Why Tunisians Are Ignoring The President’s Call To Change The Constitution

In January, Tunisian President Kais Saied released an online questionnaire asking citizens to join in the process of rewriting the constitution. With just a few days to go until the portal closes on Sunday evening, only 412,000 people – less than six percent of the seven-million-strong electorate – have taken part in the consultation as it is called.

The Tunisian people have shown a lack of interest in the political process majorly because of the president’s lack of respect for democracy, a likely biased system, as well as the worsening economic situation in the country.

President Saied has been accused by his critics of ruthlessly seizing power and freezing the country’s parliament to own near-total political power in Tunisia. His move abruptly suspended the mixed presidential-parliamentary system enshrined in Tunisia’s 2014 constitution, a hard-won compromise between rival ideological camps reached three years after a revolt toppled autocrat Zine El Abidine Ben Ali.

Now citizens and critics alike are worried the change in the constitution would be rigged in his favour as the committee of experts to draft the new laws have been handpicked by President Saied.

Apart from the people’s disillusion with their government, the small North African country has suffered food shortages, unemployment and increasing public debt for a while now. New reports reveal living conditions in the country have become even worse following Russia’s invasion of Ukraine and the government’s laxity in strategies to put an end to the grinding economic crisis.

Years of high unemployment and inflation have left many families struggling to get by – and with little interest in the politics of the country. With a population of over 12 million people, the unemployment rate in Tunisia has been in an inconsistent state in the past 3 years, according to data from the National Institute of Statistics Tunisia.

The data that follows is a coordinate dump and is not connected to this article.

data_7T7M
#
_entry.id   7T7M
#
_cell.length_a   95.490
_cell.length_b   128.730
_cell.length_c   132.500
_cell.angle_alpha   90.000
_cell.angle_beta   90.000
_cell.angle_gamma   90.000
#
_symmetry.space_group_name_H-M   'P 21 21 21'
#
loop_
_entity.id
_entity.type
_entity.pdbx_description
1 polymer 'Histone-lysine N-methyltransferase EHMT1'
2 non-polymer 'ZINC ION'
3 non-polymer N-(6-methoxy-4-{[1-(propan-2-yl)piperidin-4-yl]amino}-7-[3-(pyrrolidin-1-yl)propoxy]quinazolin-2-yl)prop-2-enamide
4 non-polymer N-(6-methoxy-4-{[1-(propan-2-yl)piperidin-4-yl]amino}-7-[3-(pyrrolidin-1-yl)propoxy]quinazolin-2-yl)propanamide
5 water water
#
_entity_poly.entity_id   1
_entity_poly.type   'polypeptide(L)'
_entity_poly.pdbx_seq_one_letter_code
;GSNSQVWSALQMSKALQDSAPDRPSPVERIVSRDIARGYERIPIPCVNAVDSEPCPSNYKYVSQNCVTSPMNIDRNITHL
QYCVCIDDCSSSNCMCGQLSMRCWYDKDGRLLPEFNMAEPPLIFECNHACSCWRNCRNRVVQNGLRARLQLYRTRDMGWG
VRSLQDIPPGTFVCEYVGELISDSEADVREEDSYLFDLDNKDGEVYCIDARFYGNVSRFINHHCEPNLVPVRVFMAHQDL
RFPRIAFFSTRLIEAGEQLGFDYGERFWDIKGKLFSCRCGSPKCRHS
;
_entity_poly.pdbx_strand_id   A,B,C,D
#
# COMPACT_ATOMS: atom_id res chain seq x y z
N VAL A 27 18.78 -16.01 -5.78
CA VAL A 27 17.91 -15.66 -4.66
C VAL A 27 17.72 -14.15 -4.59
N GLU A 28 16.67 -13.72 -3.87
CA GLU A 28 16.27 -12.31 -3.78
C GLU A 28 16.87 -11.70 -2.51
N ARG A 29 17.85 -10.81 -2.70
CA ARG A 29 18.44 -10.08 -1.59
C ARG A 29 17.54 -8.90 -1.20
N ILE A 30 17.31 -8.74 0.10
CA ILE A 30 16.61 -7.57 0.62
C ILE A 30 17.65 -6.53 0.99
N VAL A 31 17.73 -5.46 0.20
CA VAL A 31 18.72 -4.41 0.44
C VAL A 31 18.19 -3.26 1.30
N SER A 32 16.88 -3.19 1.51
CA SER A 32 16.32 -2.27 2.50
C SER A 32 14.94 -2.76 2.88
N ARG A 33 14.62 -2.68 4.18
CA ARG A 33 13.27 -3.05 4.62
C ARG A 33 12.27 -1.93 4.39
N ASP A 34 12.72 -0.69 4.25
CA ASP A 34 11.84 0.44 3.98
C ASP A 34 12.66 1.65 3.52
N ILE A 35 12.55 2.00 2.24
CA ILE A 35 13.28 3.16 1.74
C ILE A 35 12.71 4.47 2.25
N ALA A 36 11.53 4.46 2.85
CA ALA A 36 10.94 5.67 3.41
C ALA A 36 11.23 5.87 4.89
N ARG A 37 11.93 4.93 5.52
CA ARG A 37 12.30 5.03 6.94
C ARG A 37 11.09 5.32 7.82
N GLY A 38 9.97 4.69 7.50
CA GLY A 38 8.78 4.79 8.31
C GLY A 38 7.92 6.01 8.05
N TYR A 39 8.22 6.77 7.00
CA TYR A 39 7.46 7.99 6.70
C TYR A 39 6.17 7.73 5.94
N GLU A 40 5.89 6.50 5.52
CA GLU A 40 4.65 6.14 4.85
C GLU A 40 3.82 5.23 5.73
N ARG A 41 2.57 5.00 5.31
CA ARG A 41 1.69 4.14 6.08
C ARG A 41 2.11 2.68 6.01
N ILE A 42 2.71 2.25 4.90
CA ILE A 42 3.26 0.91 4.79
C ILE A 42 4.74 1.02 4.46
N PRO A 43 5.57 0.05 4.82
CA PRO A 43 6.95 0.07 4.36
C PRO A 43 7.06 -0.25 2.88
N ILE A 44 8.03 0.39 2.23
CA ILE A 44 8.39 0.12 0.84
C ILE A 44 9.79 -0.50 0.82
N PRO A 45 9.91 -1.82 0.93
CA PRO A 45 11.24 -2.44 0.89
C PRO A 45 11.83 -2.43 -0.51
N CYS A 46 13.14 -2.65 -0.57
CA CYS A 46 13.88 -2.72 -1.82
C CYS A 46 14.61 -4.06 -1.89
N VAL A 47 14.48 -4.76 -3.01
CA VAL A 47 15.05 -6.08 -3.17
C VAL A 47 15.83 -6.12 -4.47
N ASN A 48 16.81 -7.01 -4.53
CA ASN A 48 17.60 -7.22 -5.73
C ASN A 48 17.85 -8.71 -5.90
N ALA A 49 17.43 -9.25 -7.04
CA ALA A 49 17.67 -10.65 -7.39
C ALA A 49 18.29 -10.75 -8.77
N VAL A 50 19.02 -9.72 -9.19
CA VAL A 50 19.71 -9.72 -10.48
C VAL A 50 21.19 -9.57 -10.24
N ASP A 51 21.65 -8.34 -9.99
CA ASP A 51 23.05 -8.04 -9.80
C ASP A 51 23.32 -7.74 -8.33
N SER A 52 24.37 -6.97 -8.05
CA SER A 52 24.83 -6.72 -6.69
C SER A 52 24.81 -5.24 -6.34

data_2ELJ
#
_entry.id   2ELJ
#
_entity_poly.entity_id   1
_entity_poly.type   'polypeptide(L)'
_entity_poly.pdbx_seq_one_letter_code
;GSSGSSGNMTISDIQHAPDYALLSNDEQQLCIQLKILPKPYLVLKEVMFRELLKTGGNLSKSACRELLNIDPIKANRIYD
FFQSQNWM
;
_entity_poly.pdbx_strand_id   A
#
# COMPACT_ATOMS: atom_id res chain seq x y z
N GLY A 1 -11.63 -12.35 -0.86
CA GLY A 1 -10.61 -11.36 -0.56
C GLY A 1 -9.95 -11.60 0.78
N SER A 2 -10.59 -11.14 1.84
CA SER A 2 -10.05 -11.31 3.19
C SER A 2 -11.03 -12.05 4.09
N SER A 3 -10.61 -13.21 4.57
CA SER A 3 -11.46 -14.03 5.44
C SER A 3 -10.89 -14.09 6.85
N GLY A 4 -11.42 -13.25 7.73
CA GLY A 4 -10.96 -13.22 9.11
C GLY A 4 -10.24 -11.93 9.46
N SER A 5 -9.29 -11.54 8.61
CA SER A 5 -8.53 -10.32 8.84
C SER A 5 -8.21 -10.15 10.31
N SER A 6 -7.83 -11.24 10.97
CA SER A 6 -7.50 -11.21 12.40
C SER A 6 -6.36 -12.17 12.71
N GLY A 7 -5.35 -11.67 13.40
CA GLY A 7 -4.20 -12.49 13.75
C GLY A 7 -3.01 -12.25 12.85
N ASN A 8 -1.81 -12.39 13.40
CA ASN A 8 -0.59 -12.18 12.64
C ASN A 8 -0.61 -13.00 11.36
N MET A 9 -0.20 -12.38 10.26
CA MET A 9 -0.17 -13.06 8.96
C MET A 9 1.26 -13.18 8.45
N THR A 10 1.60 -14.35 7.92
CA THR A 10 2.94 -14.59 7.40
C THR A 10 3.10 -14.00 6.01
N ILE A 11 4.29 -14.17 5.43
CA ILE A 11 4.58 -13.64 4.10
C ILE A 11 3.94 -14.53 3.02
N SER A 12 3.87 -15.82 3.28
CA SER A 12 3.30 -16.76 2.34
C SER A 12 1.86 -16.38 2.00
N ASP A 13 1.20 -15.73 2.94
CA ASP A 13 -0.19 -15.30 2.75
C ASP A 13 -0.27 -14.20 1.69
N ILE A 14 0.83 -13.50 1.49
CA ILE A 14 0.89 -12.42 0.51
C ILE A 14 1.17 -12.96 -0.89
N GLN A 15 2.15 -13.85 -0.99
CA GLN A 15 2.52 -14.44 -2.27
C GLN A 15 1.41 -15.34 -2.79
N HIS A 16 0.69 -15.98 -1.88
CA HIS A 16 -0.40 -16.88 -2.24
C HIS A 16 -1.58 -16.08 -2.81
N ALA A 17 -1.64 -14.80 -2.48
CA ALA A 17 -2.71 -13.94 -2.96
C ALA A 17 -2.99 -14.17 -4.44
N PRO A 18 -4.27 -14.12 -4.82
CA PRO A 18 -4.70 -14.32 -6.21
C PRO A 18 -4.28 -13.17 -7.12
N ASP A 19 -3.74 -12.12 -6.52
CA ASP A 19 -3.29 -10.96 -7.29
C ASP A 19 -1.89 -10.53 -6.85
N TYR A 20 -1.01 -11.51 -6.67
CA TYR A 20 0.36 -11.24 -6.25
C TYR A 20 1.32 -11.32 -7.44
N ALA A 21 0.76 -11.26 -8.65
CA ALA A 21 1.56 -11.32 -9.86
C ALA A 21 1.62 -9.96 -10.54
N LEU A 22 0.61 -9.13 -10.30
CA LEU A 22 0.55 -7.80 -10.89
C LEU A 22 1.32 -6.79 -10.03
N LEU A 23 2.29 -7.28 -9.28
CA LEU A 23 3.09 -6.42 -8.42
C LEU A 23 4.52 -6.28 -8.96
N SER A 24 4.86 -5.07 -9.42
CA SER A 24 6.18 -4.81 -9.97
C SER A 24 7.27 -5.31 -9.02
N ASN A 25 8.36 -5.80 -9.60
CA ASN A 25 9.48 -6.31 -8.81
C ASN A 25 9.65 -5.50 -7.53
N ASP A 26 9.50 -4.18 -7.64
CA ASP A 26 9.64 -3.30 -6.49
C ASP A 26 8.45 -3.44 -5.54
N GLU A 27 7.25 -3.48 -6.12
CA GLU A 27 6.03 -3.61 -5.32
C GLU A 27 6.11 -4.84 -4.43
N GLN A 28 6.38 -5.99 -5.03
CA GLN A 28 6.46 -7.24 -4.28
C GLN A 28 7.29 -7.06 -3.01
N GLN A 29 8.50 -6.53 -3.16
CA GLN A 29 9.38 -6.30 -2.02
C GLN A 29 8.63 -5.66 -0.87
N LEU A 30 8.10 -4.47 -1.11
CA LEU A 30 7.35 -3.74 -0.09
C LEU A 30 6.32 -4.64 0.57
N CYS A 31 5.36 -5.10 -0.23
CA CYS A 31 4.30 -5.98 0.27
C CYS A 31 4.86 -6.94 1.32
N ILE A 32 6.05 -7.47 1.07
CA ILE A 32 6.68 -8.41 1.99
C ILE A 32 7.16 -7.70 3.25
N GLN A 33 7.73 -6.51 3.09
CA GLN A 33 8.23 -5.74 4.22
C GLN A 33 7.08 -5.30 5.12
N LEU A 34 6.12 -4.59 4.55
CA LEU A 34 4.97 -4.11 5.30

In January 2019, the unemployment rate was at 15.5% and by January 2020, the rates dropped to 14.9% then climbed to 18% in July of the same year. Currently, the unemployment rate in the country is at 18.4%.

The annual inflation rate in Tunisia accelerated for the fourth straight month to 6.7% in January of 2022, from 6.6% in the prior month. This is the highest reading since September of 2019 at 6.72%, a 0.59% decline from 2018.

The Russian invasion of Ukraine also threatens to worsen food shortages and inflation in the already struggling country. Nearly half of Tunisia’s wheat imports come from Ukraine, and the Russian invasion has sent prices to a 14-year high. Asides from the price of bread, other commodities as well as energy prices keep soaring as the war persists.

Tunisia’s reliance on the European Union for trade and investment also leaves it vulnerable to the war’s impact. Authorities have been working to finalize a set of proposed reforms to help secure a new loan from the International Monetary Fund, a deal seen as key to shoring up the country’s economy.

Patsy Nwogu

Reporting on data-driven featured stories and investigations.

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